An ill horse is every owner’s worst nightmare, but if your horse is boarded at a large barn or if they became seriously sick, would you know what to do? Would you be prepared to handle it? Now is the time to lay out a plan of action – just in case.
How quickly would you discover that your horse was sick? Do you check on him in person daily, or do you have a reliable friend or barn owner who does? If you or your horse’s caretaker notices something amiss, then taking your horse’s vital signs is an important first step in evaluating his condition. It’s important that you or the caretaker has a baseline to compare his vitals to; take his resting pulse, respiration, and temperature multiple times to establish these baseline vitals, and post them in an area where they’ll be accessible in an emergency, such as in a first aid kit.
Along with your horse’s baseline vitals, other important information to keep in your first aid kit includes your veterinarian’s phone number and the locations and phone numbers of the nearest equine hospitals. Also be sure that your equine first aid kit includes a thermometer, and if it is a digital thermometer, keep fresh batteries on hand.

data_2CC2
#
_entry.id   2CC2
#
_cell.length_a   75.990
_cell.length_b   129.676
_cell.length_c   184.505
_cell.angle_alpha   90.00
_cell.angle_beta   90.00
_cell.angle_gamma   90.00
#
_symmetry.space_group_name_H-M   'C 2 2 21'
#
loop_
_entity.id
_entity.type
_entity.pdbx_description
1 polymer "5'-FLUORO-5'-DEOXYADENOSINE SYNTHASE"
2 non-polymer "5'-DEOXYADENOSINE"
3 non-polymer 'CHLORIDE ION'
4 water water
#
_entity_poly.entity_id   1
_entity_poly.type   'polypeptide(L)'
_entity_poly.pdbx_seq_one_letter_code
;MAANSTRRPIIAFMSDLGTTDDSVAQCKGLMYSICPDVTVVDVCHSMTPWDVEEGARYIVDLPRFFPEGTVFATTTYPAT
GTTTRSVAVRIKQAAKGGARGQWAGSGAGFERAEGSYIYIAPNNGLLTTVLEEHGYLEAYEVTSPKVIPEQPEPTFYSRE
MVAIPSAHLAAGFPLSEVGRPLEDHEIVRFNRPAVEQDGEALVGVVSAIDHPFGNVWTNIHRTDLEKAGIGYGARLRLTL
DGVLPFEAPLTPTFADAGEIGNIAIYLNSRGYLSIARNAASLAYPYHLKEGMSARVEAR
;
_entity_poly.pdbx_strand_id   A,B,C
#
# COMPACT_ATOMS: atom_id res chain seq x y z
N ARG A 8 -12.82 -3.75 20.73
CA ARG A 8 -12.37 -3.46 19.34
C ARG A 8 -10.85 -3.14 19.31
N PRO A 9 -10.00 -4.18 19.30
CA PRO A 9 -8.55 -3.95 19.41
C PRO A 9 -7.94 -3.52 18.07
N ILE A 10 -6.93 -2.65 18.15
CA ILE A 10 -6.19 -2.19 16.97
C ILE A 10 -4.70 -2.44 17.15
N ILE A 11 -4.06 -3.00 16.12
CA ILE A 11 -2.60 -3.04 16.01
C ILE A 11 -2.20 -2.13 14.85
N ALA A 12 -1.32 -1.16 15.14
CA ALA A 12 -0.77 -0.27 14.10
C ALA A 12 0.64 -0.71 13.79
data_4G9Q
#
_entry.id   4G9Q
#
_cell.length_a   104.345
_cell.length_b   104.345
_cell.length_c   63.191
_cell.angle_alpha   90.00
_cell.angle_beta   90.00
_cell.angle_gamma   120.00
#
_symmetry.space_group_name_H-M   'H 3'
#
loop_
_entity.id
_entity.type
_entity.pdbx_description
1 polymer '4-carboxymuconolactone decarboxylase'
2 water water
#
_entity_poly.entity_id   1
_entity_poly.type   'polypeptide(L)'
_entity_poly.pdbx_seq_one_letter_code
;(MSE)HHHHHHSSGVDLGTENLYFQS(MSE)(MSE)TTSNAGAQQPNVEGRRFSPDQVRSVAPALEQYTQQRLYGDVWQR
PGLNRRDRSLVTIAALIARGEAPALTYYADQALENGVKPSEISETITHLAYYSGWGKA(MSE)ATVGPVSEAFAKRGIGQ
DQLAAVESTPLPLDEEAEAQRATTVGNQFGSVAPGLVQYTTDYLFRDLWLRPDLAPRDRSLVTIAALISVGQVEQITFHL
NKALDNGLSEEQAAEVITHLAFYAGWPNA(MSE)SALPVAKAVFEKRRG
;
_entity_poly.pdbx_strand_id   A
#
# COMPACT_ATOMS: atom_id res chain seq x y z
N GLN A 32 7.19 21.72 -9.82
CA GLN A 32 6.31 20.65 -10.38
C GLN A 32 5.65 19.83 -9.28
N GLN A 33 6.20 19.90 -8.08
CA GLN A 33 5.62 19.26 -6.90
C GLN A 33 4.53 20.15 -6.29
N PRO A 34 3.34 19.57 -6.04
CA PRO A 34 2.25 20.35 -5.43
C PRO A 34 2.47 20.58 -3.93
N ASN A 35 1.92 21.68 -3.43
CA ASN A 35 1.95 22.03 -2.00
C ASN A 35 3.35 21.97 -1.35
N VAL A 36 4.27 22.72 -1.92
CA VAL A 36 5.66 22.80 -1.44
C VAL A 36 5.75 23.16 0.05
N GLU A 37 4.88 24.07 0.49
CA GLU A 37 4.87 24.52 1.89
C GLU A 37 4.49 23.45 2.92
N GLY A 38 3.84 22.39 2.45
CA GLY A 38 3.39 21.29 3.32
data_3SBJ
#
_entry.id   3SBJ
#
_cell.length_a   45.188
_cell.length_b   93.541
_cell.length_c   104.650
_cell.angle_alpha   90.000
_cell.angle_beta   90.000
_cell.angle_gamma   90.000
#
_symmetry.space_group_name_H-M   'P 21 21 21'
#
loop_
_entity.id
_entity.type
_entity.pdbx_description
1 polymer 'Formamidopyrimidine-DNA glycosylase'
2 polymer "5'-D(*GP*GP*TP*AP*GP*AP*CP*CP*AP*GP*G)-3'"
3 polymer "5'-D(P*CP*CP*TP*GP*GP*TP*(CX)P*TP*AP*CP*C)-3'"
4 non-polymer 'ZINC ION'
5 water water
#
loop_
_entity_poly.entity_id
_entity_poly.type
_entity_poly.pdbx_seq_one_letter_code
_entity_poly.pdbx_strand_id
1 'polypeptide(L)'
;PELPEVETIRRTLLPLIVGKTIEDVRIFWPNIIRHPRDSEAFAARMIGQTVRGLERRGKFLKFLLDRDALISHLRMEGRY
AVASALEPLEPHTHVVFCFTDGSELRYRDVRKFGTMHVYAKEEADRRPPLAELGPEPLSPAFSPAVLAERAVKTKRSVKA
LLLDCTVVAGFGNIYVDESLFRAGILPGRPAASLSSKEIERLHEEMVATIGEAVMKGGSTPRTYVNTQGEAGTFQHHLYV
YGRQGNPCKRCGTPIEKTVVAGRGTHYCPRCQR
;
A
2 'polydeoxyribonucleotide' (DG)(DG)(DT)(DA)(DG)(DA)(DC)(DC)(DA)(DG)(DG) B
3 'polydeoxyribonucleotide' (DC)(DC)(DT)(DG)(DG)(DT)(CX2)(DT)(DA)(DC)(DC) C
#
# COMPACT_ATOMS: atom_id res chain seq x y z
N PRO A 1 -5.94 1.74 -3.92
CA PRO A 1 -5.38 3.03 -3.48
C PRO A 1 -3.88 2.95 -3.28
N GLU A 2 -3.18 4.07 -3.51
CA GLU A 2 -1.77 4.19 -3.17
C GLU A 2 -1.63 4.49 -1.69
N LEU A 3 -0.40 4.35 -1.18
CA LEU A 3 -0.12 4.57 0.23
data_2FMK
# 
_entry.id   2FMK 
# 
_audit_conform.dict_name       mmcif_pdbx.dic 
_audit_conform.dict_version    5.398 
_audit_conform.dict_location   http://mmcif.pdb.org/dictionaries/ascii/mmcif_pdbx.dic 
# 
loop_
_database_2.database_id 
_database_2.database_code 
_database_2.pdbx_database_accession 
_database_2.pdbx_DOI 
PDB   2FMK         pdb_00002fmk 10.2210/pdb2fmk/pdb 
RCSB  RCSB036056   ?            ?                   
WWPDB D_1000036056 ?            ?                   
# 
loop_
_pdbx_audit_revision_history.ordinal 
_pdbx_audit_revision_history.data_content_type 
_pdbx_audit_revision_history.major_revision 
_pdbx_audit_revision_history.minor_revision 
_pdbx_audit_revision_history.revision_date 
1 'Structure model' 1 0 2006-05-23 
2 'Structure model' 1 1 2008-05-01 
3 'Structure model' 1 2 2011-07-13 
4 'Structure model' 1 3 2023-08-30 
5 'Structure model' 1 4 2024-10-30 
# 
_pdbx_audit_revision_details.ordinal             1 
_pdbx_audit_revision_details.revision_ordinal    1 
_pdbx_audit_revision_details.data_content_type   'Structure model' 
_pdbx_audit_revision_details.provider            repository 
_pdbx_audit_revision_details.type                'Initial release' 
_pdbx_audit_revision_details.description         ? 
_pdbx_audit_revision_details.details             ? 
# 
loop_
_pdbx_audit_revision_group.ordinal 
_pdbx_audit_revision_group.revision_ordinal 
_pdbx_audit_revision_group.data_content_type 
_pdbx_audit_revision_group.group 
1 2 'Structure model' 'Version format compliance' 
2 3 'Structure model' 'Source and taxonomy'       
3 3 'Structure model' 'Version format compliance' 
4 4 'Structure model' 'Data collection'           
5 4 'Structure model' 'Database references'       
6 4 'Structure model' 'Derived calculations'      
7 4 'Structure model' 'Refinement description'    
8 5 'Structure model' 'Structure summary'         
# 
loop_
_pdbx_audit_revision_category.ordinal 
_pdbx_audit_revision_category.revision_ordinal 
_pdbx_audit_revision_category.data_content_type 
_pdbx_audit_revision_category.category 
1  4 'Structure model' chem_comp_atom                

If your horse needed to be hospitalized, do you have a truck and trailer which are ready to go, or do you need to borrow one from a friend? If so, make those arrangements now. If you own your own truck and trailer, check that the lights are all working, the tires are filled safe for use, and that the truck has enough gas in it to at least get you to a gas station if necessary.
How are your horse’s trailer loading manners? If they’re rusty, now is the time to brush up on them. Work with him until he loads easily, and give him frequent refresher courses to keep the loading process smooth.
Hopefully your horse won’t need to be hospitalized, but you will need to separate him from other horses to prevent the spread of disease. This may be easier said than done, depending on the setup and size of your barn, so now is the time to give thought to how you would do this, should the problem arise. Ideally having a separate horse stall and turnout area, even if it’s a run-in shed that you can temporarily use for a stall, will allow you to keep your other horses safe.
Dealing with a sick horse is never fun, but if you prepare ahead of time you can make the experience easier on you both and ensure that your horse receives the best care possible, quickly.